Cauberg Hill – The iconic climb has history
The defining feature of this year’s world championship road racing circuit will be Cauberg Hill.
At 1500 metres in length it is not the most frightening climb, but at the end of 10 laps and with a gradient that peaks out at about 12 percent, it could prove decisive.
Fellow Roar columnist Chris Sidwells once profiled the hill for Cycle Sport magazine as part of his ‘Iconic Climbs’ series of articles. In reference to the number of shops and bars that seem to proliferate its lower slopes, he described it as “…the only climb in cycling which actually smells of beer.”
It has featured in a number of world championship races, has hosted the Tour and Vuelta and is of course, the modern day finish to Amstel Gold.
But in 1948, at the world amateur road championship, Cauberg Hill was the least of a young Aussie’s problems. The following is an extract from a book that I am working on and provides an interesting comparison to the sport today. While some things have changed, so much remains the same. I hope you enjoy this short account:
Russell Mockridge was blowing hard and his legs screamed with pain. The race had only just begun but the pace was fierce, so much faster than anything he had experienced in racing before. It was a battle just to hang on.
Soon the peloton approached Cauberg Hill, a short but steep climb that Mockridge hoped would slow the race down, but the European riders were an aggressive lot and they were up out of their saddles pushing harder than ever as the road pitched upwards. The young Aussie fought hard, after all, this was the world amateur road championship, but he couldn’t stay with the leaders as they sped around the mostly flat Dutch countryside.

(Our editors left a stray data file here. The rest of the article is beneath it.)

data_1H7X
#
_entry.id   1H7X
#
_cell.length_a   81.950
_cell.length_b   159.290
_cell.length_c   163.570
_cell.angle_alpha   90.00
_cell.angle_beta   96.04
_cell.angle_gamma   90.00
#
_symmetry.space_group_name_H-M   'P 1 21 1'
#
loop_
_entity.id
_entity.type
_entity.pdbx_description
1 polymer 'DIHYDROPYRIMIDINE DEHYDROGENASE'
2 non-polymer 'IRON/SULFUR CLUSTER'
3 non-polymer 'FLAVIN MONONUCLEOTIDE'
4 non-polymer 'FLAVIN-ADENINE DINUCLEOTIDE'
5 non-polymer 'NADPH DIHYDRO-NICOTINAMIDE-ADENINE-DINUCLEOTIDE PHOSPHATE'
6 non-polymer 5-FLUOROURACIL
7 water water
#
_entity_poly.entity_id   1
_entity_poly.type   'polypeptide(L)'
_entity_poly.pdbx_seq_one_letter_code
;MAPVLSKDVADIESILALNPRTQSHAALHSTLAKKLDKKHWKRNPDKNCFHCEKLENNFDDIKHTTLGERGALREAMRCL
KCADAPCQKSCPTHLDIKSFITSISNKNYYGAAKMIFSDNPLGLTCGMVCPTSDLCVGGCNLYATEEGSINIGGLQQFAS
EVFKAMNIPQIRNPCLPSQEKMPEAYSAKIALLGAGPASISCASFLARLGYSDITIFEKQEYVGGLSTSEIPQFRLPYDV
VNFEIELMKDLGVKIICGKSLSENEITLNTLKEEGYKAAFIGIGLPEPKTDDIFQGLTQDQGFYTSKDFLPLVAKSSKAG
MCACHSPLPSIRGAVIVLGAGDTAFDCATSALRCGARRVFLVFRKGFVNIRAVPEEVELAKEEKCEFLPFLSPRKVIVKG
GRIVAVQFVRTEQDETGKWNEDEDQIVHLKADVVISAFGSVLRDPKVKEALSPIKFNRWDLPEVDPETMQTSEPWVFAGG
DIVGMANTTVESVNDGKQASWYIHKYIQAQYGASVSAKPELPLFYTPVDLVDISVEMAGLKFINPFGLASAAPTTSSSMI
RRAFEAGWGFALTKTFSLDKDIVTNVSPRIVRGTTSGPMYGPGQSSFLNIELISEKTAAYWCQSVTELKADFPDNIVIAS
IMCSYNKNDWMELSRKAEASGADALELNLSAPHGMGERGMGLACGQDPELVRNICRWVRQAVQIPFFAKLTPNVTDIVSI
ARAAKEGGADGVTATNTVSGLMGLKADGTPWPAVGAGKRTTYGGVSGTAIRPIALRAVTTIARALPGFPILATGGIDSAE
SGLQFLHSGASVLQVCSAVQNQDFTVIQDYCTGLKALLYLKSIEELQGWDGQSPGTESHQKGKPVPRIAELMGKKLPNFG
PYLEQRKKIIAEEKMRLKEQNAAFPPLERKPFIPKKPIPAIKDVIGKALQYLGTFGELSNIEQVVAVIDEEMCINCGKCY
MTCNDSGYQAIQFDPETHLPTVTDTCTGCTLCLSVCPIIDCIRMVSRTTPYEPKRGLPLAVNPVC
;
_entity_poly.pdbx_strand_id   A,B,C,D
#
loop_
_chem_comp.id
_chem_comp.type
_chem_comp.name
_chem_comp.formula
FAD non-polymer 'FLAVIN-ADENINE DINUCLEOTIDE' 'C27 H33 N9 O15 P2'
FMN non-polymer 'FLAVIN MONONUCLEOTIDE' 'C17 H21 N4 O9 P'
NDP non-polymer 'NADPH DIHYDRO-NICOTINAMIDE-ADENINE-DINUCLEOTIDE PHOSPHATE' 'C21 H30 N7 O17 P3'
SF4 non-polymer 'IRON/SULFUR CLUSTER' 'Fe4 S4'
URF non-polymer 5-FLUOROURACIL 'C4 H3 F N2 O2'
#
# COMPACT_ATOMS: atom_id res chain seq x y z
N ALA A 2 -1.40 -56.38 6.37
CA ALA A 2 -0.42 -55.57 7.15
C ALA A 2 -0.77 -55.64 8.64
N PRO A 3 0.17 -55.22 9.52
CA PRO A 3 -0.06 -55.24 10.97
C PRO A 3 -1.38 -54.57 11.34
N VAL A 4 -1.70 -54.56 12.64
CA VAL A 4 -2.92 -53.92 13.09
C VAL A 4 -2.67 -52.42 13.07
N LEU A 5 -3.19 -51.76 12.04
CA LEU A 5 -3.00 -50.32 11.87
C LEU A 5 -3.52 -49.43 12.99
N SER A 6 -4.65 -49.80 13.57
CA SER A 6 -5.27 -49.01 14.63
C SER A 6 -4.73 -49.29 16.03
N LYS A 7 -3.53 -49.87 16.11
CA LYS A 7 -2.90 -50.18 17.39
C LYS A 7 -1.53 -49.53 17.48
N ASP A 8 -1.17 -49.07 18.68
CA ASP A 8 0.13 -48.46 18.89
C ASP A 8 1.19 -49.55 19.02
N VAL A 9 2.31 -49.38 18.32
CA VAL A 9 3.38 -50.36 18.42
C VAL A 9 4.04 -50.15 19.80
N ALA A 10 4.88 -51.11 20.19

That mythical piece of elastic that seems to bind one bike rider with the next began to stretch, with Mockridge dangling grimly from the wrong end. First a gap; barely nothing really, began to form in front of Mockridge, and he tried earnestly to close it, but the confounded thing widened. A bike length, two bike lengths, still so agonisingly small, yet impossible to bridge. There was nothing he could do. The elastic snapped and for the first time in his short career, Mockridge was dropped.
Surprisingly it wasn’t the notorious Cauberg Hill that caused Mockridge his problems, but the high speeds on the flat surrounds. His bike was seriously under geared when compared to those of his rivals. With a combination of only three gears to play with, selecting the right ratios before each race was imperative. Mockridge had got it wrong and paid the price.
Although his pride would not allow him to pull out of the race, failure did not play on him as heavily as it did young French rider Jacques Dupont, who he passed, sitting on the roadside with his head in his hands, distraught.
At first Mockridge thought the Frenchman must have crashed, but then it dawned on him, somewhat incredulously, that Dupont was crying because he too had been dropped and his dreams of world championship glory were over. Mockridge was never thus affected, but still he pedalled on.
Soon the leaders were upon him again, sweeping past with whirring spokes and rasping breath, lapping the hapless Aussie who was now so far behind that a car load of officials were begging him to pull out of the race. But Mockridge, steely eyed, focused on the road ahead, ignored their shouts and gestures, and continued on his way. Exasperated by the stubborn rider, the officials sped past, shaking their heads in disbelief.
The leaders tore around the circuit for the final time, and the crowd, oblivious to Mockridge’s desire to finish the race, spilled onto the course, all 250,000 of them, milling around and generally enjoying themselves.
Mockridge weaved his way through them, sometimes needing to stop and walk his bike so thick was the road with people. For two laps he forced his way through the sea of humanity, before finally crossing the finish line so far behind the winner (Sweden’s Harry Snell), that it didn’t matter.
There were no officials to welcome him across the line. Most had packed up and left and it took the young Australian another hour before he found someone to record his time.
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